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Area municipalities scramble to conjure up COVID plans

Provincial government’s declaration of health emergency brings back restrictions
MVT seniors Olds pool-3
Pool users at the Olds Aquatic Centre who are 18 and older must provide either proof of at least one dose of a vaccination, a negative test result from a COVID-19 test completed within the past 72 hours, or proof of medical exemption. File photo/MVP Staff

Municipalities throughout the region were left scrambling last week to conjure up plans in the wake of the provincial government’s Sept. 15 declaration of a state of public health emergency amid the COVID-19 pandemic's fourth wave that has pushed the health-care system to its limits.

Town of Olds

Effective Monday, Olds implemented the Alberta government’s Restriction Exemption Program at the Olds Aquatic Centre and the Sportsplex, the municipality announced in a statement.

The decision to opt to proceed with the program was not made easily and “with a lot of consideration from all angles,” a portion of the statement reads.  

“We know this is a divisive topic. We understand not everyone will agree. We thank you in advance for your patience and your kindness to our staff who have not chosen to implement these restrictions, but who are asked to help implement them.”

As per the temporary regulations outlined in the program, adults aged 18 or over who are participating in sport, fitness, recreation and performance activities at the facilities must provide either proof of at least one dose of a vaccination, a negative test result from a COVID-19 test completed within the past 72 hours, or proof of medical exemption.

However, spectators will not be required to present any documentation, as the municipality will adhere to Alberta Health Services’ business capacity and operating restrictions of one-third of the buildings’ fire code capacity, being of a single household or two close contacts for those who live alone, mandatory masking and physical distancing of two metres.

Didsbury, Carstairs outline plans

Nicole Aasen, Didsbury’s director of community services, says the municipality will as per council’s direction adhere to provincial regulations regarding masking, capacity and distancing at the Didsbury Memorial Complex, which includes the town’s ice rinks and swimming pool.

Minor sports are able to continue at the complex with games and practices under the updated conditions, she said, expressing uncertainty regarding users aged 18 or over.

“We are waiting to hear some direction from their (respective) associations,” she said.

Those groups include the Heritage Junior B Hockey League, which includes the Mountain View Colts.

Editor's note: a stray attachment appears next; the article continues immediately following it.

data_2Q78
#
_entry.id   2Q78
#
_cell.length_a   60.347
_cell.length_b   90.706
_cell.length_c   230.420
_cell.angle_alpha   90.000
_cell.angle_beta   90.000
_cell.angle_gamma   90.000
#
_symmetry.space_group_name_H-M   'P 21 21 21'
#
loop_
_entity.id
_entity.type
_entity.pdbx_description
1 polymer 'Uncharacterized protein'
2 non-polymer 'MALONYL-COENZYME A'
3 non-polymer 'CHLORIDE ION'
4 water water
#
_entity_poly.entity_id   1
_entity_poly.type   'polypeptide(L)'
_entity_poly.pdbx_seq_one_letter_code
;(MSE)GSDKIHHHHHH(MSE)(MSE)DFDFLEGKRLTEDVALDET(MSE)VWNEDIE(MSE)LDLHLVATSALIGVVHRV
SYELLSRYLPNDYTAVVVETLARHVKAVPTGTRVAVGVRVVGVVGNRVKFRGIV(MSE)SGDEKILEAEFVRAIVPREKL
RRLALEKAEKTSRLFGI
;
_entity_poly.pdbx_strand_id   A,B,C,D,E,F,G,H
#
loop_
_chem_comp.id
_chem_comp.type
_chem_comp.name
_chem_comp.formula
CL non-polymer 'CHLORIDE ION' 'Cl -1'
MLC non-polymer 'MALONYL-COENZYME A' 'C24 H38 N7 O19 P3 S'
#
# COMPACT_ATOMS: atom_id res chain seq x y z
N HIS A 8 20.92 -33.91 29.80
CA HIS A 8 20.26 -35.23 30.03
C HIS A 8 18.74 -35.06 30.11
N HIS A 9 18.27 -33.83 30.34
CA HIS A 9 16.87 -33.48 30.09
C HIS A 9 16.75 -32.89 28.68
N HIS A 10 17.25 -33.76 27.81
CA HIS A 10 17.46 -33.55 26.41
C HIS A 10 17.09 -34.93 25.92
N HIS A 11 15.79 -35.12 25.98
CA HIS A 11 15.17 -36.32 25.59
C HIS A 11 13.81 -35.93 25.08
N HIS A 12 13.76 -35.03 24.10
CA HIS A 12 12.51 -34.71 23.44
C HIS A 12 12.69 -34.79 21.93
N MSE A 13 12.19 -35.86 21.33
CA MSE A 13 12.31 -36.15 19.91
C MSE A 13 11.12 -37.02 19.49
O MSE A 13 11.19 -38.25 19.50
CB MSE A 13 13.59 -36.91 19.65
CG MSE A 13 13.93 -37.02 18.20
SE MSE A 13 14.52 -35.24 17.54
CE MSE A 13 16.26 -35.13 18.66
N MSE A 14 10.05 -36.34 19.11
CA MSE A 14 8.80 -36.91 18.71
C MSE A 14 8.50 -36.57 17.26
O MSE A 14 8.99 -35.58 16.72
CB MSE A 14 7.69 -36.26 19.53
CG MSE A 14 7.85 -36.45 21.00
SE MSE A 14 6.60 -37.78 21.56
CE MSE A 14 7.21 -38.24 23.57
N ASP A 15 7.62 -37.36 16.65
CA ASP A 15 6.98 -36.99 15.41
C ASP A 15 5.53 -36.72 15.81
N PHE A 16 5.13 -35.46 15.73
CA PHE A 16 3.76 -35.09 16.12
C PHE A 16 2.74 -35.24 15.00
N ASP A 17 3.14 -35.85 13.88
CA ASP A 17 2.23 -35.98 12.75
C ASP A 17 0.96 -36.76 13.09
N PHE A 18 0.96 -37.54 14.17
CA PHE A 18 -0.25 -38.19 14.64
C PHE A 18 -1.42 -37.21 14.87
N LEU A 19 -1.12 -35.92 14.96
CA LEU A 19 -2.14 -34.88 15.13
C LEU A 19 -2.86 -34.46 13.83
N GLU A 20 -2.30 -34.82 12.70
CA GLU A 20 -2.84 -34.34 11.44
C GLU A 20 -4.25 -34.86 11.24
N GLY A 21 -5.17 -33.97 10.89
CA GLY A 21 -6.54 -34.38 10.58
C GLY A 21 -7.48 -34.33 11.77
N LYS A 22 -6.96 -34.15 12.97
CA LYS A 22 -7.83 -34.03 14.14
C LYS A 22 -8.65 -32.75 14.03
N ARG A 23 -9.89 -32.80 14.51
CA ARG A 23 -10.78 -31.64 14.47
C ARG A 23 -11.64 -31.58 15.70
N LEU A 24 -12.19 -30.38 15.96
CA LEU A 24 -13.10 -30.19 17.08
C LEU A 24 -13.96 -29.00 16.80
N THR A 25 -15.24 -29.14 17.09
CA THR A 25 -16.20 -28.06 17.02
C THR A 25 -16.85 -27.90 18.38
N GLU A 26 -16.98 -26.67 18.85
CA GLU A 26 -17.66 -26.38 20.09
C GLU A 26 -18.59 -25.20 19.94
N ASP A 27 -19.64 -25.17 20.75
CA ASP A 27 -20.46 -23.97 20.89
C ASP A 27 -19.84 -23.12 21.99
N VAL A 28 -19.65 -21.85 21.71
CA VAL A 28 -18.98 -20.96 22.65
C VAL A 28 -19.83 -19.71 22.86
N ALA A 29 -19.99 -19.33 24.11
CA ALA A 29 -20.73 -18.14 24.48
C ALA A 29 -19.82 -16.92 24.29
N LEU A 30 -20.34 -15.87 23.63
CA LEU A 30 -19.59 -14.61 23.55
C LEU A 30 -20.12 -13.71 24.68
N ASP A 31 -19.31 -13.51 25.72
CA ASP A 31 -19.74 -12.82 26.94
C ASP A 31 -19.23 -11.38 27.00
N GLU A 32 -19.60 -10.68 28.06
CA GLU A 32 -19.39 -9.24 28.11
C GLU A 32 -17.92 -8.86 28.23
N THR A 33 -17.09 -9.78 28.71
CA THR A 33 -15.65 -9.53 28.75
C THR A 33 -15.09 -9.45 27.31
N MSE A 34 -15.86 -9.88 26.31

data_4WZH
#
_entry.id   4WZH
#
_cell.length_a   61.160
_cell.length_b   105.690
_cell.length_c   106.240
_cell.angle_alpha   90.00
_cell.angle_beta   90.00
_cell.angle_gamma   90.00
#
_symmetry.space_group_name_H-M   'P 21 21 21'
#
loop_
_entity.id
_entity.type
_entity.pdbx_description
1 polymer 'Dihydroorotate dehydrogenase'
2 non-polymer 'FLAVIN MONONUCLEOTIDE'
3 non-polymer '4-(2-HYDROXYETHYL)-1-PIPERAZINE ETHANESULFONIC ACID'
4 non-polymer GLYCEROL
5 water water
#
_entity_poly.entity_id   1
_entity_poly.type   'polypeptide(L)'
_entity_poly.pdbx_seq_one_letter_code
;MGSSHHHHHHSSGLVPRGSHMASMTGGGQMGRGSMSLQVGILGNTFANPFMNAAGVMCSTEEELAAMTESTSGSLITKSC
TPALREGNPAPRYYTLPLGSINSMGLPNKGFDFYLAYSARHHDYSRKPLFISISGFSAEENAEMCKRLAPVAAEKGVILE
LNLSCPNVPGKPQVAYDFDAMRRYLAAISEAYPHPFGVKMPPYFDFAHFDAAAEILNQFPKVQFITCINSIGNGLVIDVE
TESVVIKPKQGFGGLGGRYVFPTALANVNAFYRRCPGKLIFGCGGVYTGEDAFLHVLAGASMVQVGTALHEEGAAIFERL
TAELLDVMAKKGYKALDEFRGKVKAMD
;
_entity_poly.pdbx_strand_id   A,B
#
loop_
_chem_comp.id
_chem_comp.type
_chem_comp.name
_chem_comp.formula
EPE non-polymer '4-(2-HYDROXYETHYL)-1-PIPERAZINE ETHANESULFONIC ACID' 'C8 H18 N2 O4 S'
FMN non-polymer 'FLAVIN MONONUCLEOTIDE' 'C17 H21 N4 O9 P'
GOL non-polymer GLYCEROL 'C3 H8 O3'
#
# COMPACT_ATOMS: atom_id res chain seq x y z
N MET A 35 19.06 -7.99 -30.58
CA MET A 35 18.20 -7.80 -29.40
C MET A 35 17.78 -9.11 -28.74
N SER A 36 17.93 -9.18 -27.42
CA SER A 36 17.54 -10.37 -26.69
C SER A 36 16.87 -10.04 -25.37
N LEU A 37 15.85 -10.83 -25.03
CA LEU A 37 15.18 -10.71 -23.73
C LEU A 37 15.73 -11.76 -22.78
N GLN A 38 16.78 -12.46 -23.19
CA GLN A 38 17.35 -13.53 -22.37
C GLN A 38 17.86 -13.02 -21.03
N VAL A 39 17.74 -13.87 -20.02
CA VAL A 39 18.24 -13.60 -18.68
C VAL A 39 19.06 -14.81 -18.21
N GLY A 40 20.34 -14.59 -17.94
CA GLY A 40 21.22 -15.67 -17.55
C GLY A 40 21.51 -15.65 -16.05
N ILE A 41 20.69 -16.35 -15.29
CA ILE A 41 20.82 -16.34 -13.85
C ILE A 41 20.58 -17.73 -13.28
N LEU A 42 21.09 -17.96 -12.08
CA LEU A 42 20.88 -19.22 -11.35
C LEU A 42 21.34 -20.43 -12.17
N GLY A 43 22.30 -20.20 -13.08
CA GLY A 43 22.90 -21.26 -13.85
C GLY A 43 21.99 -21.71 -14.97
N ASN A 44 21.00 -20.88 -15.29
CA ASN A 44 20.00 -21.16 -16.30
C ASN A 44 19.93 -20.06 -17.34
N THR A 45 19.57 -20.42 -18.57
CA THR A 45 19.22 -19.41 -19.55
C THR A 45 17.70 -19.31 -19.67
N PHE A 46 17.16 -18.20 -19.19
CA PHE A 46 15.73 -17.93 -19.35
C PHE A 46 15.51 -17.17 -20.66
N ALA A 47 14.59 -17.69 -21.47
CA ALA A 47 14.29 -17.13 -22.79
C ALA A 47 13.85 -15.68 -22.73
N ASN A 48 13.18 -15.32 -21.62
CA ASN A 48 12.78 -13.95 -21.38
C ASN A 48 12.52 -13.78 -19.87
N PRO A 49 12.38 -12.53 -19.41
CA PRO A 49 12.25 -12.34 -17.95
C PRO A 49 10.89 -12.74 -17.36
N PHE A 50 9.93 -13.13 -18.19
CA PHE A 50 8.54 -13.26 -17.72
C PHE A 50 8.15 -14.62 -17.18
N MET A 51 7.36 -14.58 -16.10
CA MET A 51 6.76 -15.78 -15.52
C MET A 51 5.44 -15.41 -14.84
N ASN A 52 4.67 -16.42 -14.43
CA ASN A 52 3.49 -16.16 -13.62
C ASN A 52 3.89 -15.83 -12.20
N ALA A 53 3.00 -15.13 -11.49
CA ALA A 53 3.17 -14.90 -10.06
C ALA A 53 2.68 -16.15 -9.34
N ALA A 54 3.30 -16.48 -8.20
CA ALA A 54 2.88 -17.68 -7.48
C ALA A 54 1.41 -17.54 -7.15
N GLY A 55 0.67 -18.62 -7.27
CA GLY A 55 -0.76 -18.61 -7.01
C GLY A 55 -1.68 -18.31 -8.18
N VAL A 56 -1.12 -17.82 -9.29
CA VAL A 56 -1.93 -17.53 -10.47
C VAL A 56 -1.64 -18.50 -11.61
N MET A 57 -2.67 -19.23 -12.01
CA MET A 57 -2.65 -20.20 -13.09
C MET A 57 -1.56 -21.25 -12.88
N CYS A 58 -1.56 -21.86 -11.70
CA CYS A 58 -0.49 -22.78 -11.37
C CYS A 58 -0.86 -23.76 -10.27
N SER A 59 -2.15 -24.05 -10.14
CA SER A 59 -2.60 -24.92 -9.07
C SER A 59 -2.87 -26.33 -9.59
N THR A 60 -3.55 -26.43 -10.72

Meanwhile, using the vaccine exemption program for pool programs including seniors' fitness classes is under consideration, she said.

There are no restrictions at the outdoor skatepark, but masking is encouraged, she said.

Carl McDonnell, chief administrative officer of the Town of Carstairs, said the town will keep the Carstairs Memorial Complex open to games and practices with masking, distancing and capacity limits in place. The town will be seeking further information from the province regarding the vaccine exemption program, he said, adding logistics are still being determined.

Town of Innisfail

Todd Becker, Innisfail’s chief administrative officer, said they were still trying to navigate through the long list of restrictions, noting more detail and clarity were needed to fully understand the guidelines for town’s recreation facilities.

“We are confused as well,” said Becker, adding staff was satisfied that youth activities at the Innisfail Aquatic Centre and the Arena are permitted to continue within the new guidelines. “However, there are restrictions in place for adults. We are working on that piece.”

Becker said as staff are waiting for answers on mandated restrictions, they also need to know how to manage and enforce proof of vaccination or negative COVID tests.

“What mechanisms do we have for those people who are coming into our facilities?” he said. “Do we have to allocate staff to do monitoring? What is the expectation of government with these public facilities, and how do we best manage those expectations and restrictions?”

Regarding enforcement, Becker said all that was known for sure when he spoke with The Albertan was that only public health inspectors and RCMP had authority, while the town had not yet received a ministerial order to apply enforcement by its peace officers. He said administration hoped to receive answers from the province early this week.

“We want to make sure we are allowing our patrons within our facilities, but we need to understand what the government is expecting of us.”  

While answers are still being sought for the town’s recreation facilities, there is a plan in place for the Innisfail Public Library.

Tara Downs, library manager, said on Sept. 17 the library will remain open at one-third fire code capacity under mandatory masking and physical distancing protocols.

She said only families can attend together. Libraries are not eligible to participate in the province’s Restrictions Exemption Program, meaning the library cannot for the time being offer in-person, in-library programming.

Additionally, she said these programs will either be temporarily cancelled, delivered virtually, or be kit-based and offered by curbside pick-up.

— with files from Dan Singleton and Johnnie Bachusky

Simon Ducatel

About the Author: Simon Ducatel

Simon Ducatel is the editor of the Sundre Round Up and a longtime columnist for other publications of Mountain View Publishing.
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